2. Put the whole pumpkin in oven
  3. Bake 45 minutes to 2 hours, depending on the size of your pumpkin
  4. It's done when the tip of your knife sticks into the skin a little ways (The skin will still be tough-it's not going to turn into a baked potato!)
  5. Remove pumpkin from oven and allow to cool
  6. Optional: To speed cooling, remove top of pumpkin to let the steam escape, but be careful, it's hot!
  7. Once cool enough to handle, cut into large chunks removing stringy stuff and seeds
  8. Run pumpkin chunks through food processor or blender




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  1. says

    Love this…we’ve never grown pumpkins ourselves…but I’ve been weary of purchasing pie pumpkins at the grocer b/c I had heard stories and wasn’t sure how to overcome dull-knife syndrome! :)


  2. Nancy says

    WhenI cook butternut squash or small pumpkins, I cut them in half and scrape out the seeds. Then place cut side down on a plate, cover when plastic wrap and microwave for 10 minutes. After it’s cool I scoop out the squash or pumpkin with a spoon.

  3. Sally says

    I cut my pumpkins in half (they’re usually too big to fit in the oven) and place in about an inch of water in a roasting pan. The flesh simply scrapes out and then I puree in my blender. I usually freeze mine. I love to use pumpkin in pumpkin bread and soups mostly, but it’s also wonderful in soups! Will have to give your “pumpkin pie in a glass” a try too!

  4. Sally says

    Oh, the seeds are wonderful to roast as well and worth the time it takes to sort through them. Simply separate out the seeds and let them air dry overnight on a cookie sheet. Next day, for each cup of seeds, mix with melted butter (about 1 tablespoon) and salt (1/2 to 1 teaspoon). Then spread as a single layer on cookie sheet and roast on 325-350 for 20-30 minutes, watching closely to prevent burning. These turned out very crunchy and delicious for us!

  5. says

    Thanks for sharing this! I know it’s pumpkin season but I haven’t used a single one yet! Better get crackin’! :)

  6. says

    I’ll have to try this next year. Even with a high-quality, sturdy, sharp chef’s knife, the hacking is always a bit precarious. Thanks for a great idea! ~Jill

  7. says

    Great tips! We tried to grow pumpkins this year, but the squash bugs killed the leaves :( Will try again next year though for fresh pumpkin- thanks for sharing!

  8. says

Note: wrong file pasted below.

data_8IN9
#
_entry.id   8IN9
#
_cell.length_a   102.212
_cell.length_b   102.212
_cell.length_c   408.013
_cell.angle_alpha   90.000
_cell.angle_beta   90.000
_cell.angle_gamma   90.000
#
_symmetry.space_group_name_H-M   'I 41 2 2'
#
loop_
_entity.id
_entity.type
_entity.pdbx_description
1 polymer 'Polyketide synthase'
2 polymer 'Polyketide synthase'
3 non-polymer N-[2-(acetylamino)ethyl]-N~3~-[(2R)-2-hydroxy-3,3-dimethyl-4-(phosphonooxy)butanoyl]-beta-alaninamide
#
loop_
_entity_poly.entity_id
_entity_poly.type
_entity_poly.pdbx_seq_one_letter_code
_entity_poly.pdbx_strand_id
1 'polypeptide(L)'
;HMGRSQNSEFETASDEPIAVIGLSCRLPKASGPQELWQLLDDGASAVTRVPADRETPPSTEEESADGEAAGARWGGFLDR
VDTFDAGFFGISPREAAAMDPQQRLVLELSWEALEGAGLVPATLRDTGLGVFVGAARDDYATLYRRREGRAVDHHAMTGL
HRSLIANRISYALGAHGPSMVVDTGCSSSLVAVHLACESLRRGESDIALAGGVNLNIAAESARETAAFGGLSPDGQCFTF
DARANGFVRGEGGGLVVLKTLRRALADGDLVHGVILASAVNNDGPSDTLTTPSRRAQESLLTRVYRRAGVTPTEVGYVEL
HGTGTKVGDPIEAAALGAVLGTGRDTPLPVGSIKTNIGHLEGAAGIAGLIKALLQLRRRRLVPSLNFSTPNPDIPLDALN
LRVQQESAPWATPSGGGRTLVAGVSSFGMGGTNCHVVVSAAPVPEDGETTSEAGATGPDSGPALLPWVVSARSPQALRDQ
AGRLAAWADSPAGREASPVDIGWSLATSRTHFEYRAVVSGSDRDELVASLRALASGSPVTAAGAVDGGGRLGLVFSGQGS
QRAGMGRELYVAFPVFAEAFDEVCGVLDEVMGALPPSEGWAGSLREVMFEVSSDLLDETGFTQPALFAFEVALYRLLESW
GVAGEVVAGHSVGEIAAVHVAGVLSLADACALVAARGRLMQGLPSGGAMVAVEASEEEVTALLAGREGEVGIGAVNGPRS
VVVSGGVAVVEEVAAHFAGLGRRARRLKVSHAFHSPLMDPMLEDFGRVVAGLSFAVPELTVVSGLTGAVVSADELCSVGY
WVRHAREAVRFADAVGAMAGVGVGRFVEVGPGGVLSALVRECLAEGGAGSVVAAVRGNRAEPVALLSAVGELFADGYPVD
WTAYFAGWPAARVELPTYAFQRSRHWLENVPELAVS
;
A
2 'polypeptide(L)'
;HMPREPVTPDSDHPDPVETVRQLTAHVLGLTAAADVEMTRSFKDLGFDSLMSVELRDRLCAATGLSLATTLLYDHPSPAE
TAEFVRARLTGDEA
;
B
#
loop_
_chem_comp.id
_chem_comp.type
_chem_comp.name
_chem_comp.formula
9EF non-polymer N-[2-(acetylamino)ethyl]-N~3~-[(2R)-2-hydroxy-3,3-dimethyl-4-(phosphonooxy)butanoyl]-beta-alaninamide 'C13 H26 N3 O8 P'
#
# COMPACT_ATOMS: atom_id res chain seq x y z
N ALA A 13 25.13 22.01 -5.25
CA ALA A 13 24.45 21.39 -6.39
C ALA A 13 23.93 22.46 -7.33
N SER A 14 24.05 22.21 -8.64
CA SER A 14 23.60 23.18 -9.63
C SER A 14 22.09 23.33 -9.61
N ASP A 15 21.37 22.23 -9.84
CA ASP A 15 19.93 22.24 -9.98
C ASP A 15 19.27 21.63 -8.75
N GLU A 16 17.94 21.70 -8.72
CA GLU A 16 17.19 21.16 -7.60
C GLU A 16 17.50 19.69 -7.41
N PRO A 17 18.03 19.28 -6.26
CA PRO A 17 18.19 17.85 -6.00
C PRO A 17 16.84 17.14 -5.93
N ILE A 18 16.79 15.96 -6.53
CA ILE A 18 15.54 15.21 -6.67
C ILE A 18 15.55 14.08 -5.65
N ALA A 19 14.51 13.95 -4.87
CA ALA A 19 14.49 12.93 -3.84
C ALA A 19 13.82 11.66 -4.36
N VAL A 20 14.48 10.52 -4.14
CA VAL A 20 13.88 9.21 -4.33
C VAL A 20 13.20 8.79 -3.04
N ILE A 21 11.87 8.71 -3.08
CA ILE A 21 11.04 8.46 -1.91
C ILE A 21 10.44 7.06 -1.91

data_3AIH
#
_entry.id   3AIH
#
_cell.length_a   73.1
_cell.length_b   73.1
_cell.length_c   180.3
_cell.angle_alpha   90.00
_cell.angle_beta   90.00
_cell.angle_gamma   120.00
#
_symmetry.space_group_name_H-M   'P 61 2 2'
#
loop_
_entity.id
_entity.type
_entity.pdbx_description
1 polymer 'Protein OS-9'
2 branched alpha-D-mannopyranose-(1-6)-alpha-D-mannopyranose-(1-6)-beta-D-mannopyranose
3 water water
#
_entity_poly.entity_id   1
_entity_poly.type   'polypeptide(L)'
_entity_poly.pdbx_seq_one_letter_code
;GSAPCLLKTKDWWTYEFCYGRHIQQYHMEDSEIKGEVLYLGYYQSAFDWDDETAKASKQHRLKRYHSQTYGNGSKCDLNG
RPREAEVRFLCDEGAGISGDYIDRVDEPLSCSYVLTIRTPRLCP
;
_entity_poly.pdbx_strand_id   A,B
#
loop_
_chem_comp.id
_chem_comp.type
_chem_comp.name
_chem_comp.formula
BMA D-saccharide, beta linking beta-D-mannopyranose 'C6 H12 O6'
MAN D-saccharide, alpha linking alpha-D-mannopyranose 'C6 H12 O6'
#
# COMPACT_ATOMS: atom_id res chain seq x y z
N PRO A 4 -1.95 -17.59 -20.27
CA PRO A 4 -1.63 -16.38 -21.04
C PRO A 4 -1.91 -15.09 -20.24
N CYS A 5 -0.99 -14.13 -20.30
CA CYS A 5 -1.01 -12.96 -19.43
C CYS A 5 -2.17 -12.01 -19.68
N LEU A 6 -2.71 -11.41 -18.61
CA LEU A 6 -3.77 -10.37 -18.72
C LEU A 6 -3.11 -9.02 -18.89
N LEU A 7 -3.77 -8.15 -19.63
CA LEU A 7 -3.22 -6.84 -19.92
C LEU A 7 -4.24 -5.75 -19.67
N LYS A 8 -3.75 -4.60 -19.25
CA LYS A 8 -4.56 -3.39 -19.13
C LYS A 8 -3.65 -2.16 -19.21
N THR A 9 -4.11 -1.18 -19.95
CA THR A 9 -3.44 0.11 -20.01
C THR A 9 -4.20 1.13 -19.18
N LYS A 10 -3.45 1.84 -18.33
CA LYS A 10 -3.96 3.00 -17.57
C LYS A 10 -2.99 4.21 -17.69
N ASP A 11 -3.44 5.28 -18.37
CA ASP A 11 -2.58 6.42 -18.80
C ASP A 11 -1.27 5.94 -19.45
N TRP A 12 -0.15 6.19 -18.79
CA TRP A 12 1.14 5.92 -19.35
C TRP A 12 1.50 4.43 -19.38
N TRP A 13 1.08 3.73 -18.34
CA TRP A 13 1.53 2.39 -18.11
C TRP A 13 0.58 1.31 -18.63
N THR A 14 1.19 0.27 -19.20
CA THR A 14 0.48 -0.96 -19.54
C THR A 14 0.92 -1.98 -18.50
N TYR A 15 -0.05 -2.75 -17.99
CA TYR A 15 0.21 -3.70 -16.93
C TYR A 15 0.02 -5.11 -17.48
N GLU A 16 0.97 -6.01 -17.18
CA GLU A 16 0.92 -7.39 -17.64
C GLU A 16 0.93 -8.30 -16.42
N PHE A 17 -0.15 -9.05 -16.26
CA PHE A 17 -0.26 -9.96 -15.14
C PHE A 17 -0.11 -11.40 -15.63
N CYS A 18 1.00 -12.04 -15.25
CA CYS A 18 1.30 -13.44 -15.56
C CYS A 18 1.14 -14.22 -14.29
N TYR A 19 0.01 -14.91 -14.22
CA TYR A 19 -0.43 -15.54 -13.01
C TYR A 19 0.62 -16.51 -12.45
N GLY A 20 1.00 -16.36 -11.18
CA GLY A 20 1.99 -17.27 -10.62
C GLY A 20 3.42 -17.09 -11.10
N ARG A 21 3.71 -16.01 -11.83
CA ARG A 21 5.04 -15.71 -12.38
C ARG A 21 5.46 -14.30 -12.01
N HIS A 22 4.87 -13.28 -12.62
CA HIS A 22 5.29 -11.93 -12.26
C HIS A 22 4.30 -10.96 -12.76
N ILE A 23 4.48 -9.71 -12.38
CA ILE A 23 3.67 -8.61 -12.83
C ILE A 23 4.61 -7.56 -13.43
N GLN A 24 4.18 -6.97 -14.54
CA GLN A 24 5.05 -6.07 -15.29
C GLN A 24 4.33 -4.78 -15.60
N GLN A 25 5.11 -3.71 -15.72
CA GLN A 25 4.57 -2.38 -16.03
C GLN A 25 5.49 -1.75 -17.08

Thanks for linking your great post to FAT TUESDAY. This was very interesting! Hope to see you next week!

    Be sure to visit on Sunday for Sunday Snippets – your post from Fat Tuesday may be featured there!
    If you have grain-free recipes please visit my Grain-Free Linky Carnival in support of my 28 day grain-free challenge! It will be open until November 2.

  9. says

    Sounds great! We’ve been cutting ours and roasting them in halves. It hasn’t been too bad, although my husband has cut every one of them so I really don’t know! :) I’ll have to try this sometime!

  10. Fortunato says

    Love this…we’ve never grown pumpkins ourselves… I know it’s pumpkin season but I haven’t used a single one yet! Better get crackin’!

  11. Laura says

    I have both sugar and large (what you would think for carving) pumpkins. Will the large ones work for making puree with as well?

    • Jill says

      They should both work, Laura. The large ones might not be quite as flavorful, but I’ve used both kids successfully before.

  12. Andrew says

    Will those in the picture at the top of the page work? I have a huge 15 pounder like that, but will it be too fibrous?

    • Jill says

      Andrew- I don’t have personal experience with cooking the giant squash, but I’m willing to bet that they would still work. There flavor might not be quite as intense as a smaller one, but then you generally put so much seasoning and spices in pumpkin recipes it might not be a big deal. Good luck!

  13. says

    Genius method!! So wonderfully simple! I now have 15 cups of pumpkin puree in my freezer thanks to you!! Let the baking begin!!!! :)

  14. says

    wow… WHY didn’t I hear about this before?

    I always drain the extra water out of my puree to make it more like the canned stuff. :)

  15. says

    Thank you so much for this post. I always get a few pumpkins in the fall to make into puree and it is always such a hassle. (worth it but still a hassle) I will be trying this next fall.

  16. Tricia in TEXAS says